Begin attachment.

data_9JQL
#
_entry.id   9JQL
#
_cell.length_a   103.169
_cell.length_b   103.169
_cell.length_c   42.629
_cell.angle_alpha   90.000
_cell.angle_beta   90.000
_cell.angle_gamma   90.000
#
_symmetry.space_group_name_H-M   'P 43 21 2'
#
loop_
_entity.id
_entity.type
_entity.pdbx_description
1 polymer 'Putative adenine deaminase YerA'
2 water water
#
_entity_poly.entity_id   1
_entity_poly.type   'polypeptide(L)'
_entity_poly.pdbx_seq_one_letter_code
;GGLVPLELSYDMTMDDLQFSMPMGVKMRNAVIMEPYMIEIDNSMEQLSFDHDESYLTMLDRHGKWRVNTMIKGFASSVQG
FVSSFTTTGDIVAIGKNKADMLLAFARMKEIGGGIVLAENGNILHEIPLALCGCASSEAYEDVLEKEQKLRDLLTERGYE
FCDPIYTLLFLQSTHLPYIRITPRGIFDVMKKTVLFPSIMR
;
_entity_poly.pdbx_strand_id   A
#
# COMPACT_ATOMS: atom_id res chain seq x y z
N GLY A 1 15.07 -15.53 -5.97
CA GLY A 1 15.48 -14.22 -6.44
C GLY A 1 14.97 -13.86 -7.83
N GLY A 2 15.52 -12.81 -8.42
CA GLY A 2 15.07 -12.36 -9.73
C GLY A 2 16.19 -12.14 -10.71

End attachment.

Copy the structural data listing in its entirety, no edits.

data_9JQL
#
_entry.id   9JQL
#
_cell.length_a   103.169
_cell.length_b   103.169
_cell.length_c   42.629
_cell.angle_alpha   90.000
_cell.angle_beta   90.000
_cell.angle_gamma   90.000
#
_symmetry.space_group_name_H-M   'P 43 21 2'
#
loop_
_entity.id
_entity.type
_entity.pdbx_description
1 polymer 'Putative adenine deaminase YerA'
2 water water
#
_entity_poly.entity_id   1
_entity_poly.type   'polypeptide(L)'
_entity_poly.pdbx_seq_one_letter_code
;GGLVPLELSYDMTMDDLQFSMPMGVKMRNAVIMEPYMIEIDNSMEQLSFDHDESYLTMLDRHGKWRVNTMIKGFASSVQG
FVSSFTTTGDIVAIGKNKADMLLAFARMKEIGGGIVLAENGNILHEIPLALCGCASSEAYEDVLEKEQKLRDLLTERGYE
FCDPIYTLLFLQSTHLPYIRITPRGIFDVMKKTVLFPSIMR
;
_entity_poly.pdbx_strand_id   A
#
# COMPACT_ATOMS: atom_id res chain seq x y z
N GLY A 1 15.07 -15.53 -5.97
CA GLY A 1 15.48 -14.22 -6.44
C GLY A 1 14.97 -13.86 -7.83
N GLY A 2 15.52 -12.81 -8.42
CA GLY A 2 15.07 -12.36 -9.73
C GLY A 2 16.19 -12.14 -10.71